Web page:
Erik J. Martin, CTW Features
If you want to snazz up your digs, you don’t necessarily have to fork over an arm and a leg and frequent expensive retailers. Especially now, at a time of continued high inflation when home goods, furniture, trinkets, and decor seem ridiculously overpriced, it pays to think outside the big box retailer paradigm and pursue alternate sources of affordable accouterment.
“Redecorating your home can add up quickly, particularly as we have seen supply chain issues and inflation cause prices to rise for everything from furniture to decor to paint. Shopping around and considering alternative options is more important than ever if you want to stay on budget when trying to update a space in your home,” says Andrea Woroch, a money-saving expert in Bakersfield, California.
Grace Baena, an interior designer, echoes those thoughts.
“Carefully shopping for home decor and furnishings today ensures you will get the most value for your money, which is especially important while prices remain high for everyday goods,” she says.
Don’t be afraid to go off route and peruse used décor items, which can reward with years of use at a lower price. That’s why many pros continue to point to thrift stores like Salvation Army outposts, secondhand shops, and consignment stores as worthy sources of valuable decor that was previously owned. Local garage and estate sales are also worth considering.
“Thrift stores generally have fixed prices – especially well-known organizations like Goodwill. However, they offer a more traditional shopping experience because you are not interacting directly with the owners of the items as you would online or at a garage sale,” notes Cinque Cerra-Saunders, an interior designer and host of A&E’s “Living Smaller”.
“Facebook Marketplace and Craigslist are also great sources for a mix of both newer and used items that sometimes tend to be more gently used than items found at thrift stores. While the items may possess less wear and tear, the price points for items can vary drastically across these and other platforms,” says Kristin Patrician, owner/principal designer for Dwelling Envy Interiors.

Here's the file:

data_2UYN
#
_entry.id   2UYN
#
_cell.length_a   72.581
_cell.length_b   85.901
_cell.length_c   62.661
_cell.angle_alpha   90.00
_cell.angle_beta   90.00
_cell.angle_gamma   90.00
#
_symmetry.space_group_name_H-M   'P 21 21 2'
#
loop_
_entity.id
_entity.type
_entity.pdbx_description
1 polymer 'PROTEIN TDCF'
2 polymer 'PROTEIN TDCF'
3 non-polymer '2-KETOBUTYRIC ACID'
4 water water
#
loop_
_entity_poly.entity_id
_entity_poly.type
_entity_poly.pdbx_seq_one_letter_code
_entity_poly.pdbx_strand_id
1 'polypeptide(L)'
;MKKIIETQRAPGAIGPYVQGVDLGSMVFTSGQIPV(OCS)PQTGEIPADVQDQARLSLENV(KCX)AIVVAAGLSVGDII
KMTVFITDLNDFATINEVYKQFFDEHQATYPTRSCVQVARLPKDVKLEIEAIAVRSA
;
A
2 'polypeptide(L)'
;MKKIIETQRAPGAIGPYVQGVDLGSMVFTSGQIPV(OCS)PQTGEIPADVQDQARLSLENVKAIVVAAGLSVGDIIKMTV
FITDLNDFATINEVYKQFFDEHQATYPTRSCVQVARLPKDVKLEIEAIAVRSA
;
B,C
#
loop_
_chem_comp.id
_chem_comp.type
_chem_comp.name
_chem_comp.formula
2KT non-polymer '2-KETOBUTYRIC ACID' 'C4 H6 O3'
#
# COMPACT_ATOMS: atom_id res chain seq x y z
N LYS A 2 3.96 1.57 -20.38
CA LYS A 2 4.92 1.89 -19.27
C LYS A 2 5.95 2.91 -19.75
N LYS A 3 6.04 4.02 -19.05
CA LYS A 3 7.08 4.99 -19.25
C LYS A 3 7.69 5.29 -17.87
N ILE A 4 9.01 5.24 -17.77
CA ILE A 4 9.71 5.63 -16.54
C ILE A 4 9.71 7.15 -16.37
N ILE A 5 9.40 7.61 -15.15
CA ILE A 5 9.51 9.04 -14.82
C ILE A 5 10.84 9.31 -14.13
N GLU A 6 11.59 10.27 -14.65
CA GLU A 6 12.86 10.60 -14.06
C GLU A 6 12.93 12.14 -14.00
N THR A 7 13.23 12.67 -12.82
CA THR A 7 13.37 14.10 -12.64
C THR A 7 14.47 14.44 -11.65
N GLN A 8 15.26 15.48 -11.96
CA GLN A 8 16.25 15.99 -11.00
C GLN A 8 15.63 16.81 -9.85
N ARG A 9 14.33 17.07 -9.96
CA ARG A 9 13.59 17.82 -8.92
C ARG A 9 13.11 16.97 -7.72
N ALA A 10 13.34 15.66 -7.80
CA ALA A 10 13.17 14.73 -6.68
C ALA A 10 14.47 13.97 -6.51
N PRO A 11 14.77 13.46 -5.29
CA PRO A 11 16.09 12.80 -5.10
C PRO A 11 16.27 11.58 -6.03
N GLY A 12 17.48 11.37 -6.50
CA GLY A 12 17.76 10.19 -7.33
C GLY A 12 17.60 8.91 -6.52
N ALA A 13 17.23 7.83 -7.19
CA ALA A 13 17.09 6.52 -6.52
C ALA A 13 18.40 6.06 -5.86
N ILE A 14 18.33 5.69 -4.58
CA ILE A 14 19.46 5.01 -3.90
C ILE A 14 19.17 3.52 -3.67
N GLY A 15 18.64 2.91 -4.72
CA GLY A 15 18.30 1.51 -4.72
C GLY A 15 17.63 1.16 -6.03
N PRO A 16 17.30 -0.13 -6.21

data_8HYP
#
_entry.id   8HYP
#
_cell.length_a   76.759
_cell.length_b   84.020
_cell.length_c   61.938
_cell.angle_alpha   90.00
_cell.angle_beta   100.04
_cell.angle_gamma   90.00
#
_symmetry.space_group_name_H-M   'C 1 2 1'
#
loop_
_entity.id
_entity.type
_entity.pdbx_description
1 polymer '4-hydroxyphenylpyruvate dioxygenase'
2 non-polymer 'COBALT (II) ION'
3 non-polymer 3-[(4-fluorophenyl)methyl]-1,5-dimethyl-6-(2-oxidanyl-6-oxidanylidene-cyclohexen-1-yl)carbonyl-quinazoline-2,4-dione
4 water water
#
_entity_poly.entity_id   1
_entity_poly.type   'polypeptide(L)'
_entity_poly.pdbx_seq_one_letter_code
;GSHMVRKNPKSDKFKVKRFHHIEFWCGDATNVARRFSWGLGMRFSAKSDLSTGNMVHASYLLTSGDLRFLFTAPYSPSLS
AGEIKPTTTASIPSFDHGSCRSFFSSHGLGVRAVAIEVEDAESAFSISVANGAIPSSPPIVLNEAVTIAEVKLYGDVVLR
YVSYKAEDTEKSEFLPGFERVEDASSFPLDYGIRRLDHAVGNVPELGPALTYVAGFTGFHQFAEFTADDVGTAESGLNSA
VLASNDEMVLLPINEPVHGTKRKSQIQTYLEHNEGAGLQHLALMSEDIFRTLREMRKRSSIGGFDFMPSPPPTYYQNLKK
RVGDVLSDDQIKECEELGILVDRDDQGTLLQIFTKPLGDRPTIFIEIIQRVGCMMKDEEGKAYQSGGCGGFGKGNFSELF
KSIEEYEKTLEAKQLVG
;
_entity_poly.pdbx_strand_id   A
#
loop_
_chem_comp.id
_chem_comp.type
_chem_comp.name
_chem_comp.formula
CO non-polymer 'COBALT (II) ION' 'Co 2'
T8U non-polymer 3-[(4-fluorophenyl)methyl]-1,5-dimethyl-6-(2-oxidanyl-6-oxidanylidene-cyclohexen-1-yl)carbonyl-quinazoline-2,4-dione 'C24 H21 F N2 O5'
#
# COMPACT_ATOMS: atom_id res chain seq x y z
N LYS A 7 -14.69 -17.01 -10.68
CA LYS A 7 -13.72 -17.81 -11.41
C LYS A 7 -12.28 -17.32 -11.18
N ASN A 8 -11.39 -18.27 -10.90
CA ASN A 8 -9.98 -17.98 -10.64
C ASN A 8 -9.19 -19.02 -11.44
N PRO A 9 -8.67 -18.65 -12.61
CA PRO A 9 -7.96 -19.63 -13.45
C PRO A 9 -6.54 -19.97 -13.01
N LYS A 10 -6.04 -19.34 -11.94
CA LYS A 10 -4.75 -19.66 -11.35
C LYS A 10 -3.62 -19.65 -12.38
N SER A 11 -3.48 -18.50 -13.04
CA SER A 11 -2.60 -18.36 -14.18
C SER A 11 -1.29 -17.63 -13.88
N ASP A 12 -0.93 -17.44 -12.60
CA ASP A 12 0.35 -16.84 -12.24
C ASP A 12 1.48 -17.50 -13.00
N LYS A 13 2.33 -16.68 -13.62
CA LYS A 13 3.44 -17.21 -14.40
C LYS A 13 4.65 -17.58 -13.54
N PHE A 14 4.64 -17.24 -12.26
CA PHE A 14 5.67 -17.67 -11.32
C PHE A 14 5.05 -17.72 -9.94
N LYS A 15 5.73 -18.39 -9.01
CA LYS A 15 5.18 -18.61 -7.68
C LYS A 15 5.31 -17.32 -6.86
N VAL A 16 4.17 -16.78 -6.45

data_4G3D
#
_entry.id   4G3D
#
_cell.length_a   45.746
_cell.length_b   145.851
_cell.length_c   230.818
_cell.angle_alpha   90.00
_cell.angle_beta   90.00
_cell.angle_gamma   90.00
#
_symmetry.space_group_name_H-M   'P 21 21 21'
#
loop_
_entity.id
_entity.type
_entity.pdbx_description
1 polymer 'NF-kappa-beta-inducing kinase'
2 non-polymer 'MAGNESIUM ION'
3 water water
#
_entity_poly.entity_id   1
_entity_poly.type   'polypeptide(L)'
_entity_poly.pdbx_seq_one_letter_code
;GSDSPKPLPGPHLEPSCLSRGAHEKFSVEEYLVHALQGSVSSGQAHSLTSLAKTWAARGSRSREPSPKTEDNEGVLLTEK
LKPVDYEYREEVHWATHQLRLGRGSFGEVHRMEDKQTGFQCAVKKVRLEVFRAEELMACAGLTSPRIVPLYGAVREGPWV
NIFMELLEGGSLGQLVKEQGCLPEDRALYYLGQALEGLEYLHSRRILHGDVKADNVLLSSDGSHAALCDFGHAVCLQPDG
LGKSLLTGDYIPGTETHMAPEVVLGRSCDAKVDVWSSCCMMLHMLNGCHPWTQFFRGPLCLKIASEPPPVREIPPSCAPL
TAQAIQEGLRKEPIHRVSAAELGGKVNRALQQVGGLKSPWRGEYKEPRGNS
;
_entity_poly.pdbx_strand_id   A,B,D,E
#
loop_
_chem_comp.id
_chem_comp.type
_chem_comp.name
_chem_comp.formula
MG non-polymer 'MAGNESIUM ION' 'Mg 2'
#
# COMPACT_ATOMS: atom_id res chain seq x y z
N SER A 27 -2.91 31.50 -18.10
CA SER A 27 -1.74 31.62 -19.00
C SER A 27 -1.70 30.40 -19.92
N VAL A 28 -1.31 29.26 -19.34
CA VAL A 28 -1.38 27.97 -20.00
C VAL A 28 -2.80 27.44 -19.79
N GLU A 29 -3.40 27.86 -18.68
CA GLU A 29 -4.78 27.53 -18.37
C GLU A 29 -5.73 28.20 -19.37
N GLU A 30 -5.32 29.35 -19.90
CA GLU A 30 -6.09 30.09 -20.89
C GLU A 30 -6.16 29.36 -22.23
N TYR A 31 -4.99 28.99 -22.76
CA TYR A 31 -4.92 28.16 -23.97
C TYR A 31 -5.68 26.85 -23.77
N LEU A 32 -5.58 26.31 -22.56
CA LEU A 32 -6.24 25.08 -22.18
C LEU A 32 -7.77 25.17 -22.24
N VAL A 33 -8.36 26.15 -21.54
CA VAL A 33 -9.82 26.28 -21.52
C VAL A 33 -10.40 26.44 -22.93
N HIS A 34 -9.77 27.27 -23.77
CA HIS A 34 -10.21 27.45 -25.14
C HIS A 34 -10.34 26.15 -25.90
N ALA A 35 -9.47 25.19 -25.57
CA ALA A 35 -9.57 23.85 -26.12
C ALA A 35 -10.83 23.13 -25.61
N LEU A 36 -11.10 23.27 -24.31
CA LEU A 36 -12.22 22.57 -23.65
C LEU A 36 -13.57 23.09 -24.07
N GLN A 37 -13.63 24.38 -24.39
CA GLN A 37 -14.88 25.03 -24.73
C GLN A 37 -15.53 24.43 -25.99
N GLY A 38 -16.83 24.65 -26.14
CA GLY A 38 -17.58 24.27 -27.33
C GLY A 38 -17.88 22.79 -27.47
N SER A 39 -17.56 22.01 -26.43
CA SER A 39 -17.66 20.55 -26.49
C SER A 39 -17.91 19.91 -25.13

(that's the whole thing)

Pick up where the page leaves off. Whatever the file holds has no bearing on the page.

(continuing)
“Just be aware that many sellers on these sites price these items not based on market value but rather on perceived value. Often, there is an emotional attachment to these used items, knowing what the object originally cost them to purchase.”
Good Craigslist alternatives include OfferUp, Letgo, Poshmark, and Freecycle. It’s best to opt for an online platform where you can connect with and pick up from local sellers and thereby avoid exorbitant shipping charges.
Knowing whether a price is worth it or not requires a bit of skill, research, and patience.
“For items sold online, look for words in the description that explain that the piece is made of solid wood, for example,” Patrician ads. “If you are considering a furniture piece, look for dowel joints such as dovetail or mortise-and-tension. Metal-glided drawers are a better option than wood-on-wood glides. And for upholstery, eight-way hand-tied coils are the mark of a well-made sofa, chair, or sectional, but sinuous wire is more prominent in today’s world.”
Red flags include heavily stained or soiled upholstery, visible springs popping through the cushions, or heavily dented, scratched or veneered wood peeling off the piece, cautions Patrician.
If you are determined to purchase new items for less, give thought to recommended retailers like Target and IKEA.
“For first-time homeowners and those with mild to low affordability, IKEA is the best choice. Their prices are reasonable, considering the quality of the products, and their designs and styles can fit into virtually any home style,” says Dustin Fox, owner/Realtor with Fox Homes in Fairfax, Virginia.
Additionally, ponder home decor stores like HomeGoods and Marshalls.
“I found a vase for $24 at Marshalls that looked like one I was eyeing at Crate and Barrel for over $100,” says Woroch.